WASHINGTON – President Barack Obama relieved Gen. Stanley A. McChrystal of command in Afghanistan on Wednesday, replacing him with the architect of the Iraq troop surge, Gen. David H. Petraeus, in a move meant to flex the authority of the White House while safeguarding its war strategy.
In remarks in the Rose Garden, Obama said he had removed McChrystal with regret but was convinced that the general’s conduct undermined civilian control of the military.
“War is bigger than any one man or woman, whether a private, a general or a president,” Obama said. “As difficult as it is to lose Gen. McChrystal, I believe it is the right decision for our national security.”
An article in Rolling Stone magazine this week led to McChrystal’s ouster. In the article, McChrystal and his aides make disparaging remarks about civilian U.S. leaders, including Obama and Vice President Joe Biden, that were nearly universally denounced by military and political officials in Washington.
The choice of Petraeus overcame the biggest obstacle to removing McChrystal, the threat of a command vacancy that would slow down the Afghan campaign and force the administration to back off its timetable, which includes troop withdrawals that are scheduled to begin next summer.
In Petraeus, the current head of the military’s Central Command overseeing U.S. forces in the Middle East, Obama found the general who helped craft the current Afghanistan strategy and has been closely supervising it.
“The costs of replacing Gen. McChrystal at this point in the war were very high,” said John Nagl, a retired Army officer who helped Petraeus write the Army’s authoritative counterinsurgency doctrine. “But the president figured out a way to minimize the transaction costs, while simultaneously reaffirming his faith in the strategy.”
The comments by McChrystal and others violated guidelines set by Defense Secretary Robert M. Gates and Adm. Michael G. Mullen, chairman of the Joint Chiefs of Staff, that military leaders should keep advice private and defer to the civilian leadership.
Despite that, Gates favored keeping McChrystal in place, according to a government official, who was not authorized to comment publicly and spoke on condition of anonymity.
Still, military officials close to McChrystal said the general believed his fate was sealed when he walked into a meeting with Obama on Wednesday morning.
The change in war leadership comes at a critical time, with doubts growing among members of Congress and the American public about the war and questions arising over the Afghan government’s commitment to the U.S. strategy.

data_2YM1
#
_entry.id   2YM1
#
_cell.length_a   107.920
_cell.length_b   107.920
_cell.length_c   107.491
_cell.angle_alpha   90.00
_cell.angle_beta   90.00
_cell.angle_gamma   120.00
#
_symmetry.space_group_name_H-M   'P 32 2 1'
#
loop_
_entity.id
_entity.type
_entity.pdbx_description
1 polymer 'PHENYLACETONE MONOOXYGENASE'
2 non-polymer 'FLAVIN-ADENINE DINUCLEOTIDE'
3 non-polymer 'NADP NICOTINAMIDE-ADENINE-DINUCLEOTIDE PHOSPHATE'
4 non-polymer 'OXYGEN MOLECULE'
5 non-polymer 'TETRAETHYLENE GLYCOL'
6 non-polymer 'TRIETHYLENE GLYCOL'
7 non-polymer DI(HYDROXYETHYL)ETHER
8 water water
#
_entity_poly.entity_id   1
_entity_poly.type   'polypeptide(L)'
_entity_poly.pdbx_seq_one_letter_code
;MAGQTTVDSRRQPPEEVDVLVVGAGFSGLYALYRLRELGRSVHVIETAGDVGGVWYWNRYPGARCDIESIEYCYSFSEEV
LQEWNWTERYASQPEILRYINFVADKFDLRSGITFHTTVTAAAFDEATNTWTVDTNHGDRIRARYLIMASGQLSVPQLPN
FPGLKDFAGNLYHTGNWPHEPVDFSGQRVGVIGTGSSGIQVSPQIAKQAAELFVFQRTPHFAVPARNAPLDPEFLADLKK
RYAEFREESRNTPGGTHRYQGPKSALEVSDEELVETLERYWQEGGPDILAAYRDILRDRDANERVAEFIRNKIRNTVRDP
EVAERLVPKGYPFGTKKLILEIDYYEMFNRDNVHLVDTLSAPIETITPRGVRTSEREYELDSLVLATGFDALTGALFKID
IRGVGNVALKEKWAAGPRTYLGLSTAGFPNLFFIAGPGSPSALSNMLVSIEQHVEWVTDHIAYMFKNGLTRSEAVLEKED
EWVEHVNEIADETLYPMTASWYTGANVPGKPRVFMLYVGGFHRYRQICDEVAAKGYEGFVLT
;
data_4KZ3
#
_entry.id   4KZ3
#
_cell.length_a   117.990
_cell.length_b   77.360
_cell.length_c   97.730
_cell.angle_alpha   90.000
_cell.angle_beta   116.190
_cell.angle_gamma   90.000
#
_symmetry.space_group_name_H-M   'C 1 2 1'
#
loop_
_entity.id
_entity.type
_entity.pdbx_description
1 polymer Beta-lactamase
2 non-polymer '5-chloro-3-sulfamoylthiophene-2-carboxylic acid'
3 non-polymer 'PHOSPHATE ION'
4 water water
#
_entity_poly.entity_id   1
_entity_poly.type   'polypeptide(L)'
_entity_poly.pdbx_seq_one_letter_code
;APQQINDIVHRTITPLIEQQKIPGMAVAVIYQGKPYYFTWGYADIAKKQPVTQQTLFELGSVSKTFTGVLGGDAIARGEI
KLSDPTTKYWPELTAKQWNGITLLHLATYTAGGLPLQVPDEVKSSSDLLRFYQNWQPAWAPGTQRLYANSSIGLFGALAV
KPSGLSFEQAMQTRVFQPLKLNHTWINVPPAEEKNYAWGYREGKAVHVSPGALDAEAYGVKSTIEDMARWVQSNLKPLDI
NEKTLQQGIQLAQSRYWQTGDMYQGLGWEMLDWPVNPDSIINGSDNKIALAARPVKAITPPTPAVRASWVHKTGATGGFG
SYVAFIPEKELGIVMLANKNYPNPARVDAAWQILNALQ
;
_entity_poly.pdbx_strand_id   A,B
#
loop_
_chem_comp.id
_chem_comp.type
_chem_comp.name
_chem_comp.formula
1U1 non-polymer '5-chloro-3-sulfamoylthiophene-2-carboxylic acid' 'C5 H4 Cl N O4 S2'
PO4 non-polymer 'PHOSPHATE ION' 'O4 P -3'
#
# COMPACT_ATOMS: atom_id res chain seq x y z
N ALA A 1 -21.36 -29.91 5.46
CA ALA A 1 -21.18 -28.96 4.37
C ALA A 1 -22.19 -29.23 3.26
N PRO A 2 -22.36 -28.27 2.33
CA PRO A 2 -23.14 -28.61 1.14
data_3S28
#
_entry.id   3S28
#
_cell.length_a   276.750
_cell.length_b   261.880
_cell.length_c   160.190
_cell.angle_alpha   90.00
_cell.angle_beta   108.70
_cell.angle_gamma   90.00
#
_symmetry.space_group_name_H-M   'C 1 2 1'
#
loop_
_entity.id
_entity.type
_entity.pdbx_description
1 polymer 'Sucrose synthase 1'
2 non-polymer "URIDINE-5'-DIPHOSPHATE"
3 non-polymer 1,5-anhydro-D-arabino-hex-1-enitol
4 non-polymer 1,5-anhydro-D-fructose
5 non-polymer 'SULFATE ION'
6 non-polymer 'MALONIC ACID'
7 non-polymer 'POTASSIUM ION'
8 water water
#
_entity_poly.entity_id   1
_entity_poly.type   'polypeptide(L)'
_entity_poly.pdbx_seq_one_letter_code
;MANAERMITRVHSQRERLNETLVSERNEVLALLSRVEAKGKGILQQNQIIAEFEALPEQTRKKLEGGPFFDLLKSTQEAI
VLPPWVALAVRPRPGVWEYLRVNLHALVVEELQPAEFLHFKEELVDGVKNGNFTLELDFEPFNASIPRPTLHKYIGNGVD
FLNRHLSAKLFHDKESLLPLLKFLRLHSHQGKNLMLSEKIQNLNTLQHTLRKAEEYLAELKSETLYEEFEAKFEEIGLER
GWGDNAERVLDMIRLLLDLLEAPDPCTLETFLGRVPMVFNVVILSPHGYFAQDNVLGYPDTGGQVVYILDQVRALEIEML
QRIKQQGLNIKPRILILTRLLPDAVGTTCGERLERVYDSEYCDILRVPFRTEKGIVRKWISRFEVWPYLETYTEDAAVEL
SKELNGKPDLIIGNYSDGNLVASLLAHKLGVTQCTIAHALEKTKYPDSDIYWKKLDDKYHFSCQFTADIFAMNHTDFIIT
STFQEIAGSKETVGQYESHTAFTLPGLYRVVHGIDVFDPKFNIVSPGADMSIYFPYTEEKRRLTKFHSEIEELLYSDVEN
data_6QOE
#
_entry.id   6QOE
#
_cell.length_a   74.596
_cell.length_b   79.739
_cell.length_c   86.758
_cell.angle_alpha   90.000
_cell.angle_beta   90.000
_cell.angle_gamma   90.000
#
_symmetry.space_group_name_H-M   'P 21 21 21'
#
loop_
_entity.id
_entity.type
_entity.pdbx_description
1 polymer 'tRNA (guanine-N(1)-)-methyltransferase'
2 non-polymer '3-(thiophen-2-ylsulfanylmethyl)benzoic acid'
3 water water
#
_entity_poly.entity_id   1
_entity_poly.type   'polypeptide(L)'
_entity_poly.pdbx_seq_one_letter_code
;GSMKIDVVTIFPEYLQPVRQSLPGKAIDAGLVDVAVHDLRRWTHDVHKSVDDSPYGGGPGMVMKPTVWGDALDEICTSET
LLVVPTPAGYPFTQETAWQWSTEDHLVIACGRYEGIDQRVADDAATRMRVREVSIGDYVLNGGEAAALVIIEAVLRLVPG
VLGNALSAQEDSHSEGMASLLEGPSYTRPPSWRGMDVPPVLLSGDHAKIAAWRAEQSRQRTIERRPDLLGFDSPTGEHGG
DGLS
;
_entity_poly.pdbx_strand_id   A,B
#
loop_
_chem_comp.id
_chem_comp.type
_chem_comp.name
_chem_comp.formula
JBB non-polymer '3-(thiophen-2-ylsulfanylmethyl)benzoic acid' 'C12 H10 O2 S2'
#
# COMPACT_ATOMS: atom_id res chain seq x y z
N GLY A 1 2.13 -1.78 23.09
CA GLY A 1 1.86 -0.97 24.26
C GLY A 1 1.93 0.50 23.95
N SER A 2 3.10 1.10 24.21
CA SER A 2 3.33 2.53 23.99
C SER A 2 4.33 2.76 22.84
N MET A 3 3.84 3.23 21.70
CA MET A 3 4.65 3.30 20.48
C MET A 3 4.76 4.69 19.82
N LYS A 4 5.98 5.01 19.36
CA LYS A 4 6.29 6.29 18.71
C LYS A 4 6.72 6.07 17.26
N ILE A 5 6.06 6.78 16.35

But in some ways, the appointment of Petraeus actually could help the war effort, because he is skilled in areas in which McChrystal and his team were struggling.
While overseeing Iraq, Petraeus was able to explain U.S. strategy to the public and to lawmakers on Capitol Hill, even at the beginning of the unpopular troop build-up as violence soared and the approach seemed to falter.
In Afghanistan, U.S. and allied forces have encountered setbacks in two of the year’s primary campaigns, and Afghan President Hamid Karzai has voiced doubts about the U.S. commitment to the region.
‘Strength and continuity’
In Iraq, Petraeus showed he was adept at forging relationships, with local Iraqi leaders and with U.S. diplomatic officials. Under McChrystal, U.S. relations with Karzai have been rocky and the military leadership has been at odds with diplomatic leaders.
“If anything was a lesson from the Rolling Stone article it was that there was a dysfunctional set of relationships between the people who were supposed to be running the war,” said Richard Fontaine, a former adviser to Sen. John McCain, R-Ariz. “Petraeus has a history of working well with civilian leadership.”
Although the move is technically a step down in authority for Petraeus, Defense experts said that the job of commanding the allied force in Afghanistan is considered the most important, hence the most prestigious, in the military.
White House officials said Petraeus sought no promises or concessions to take command in Afghanistan.
But the confidence Obama showed by choosing Petraeus makes the Army general the acknowledged front runner to succeed Mullen next year as the chairman of the Joint Chiefs of Staff, the most senior U.S. military post.
Sen. Carl M. Levin, D-Mich., chairman of the Senate Armed Services committee, said he would hold a hearing on Petraeus’ nomination by Tuesday and predicted the general would be confirmed.
“For many reasons, Gen. Petraeus is a solid choice to take over in Afghanistan,” Levin said. “He provides strength and continuity. Indeed, he was the architect of the counterinsurgency strategy – he literally wrote the book setting it out.”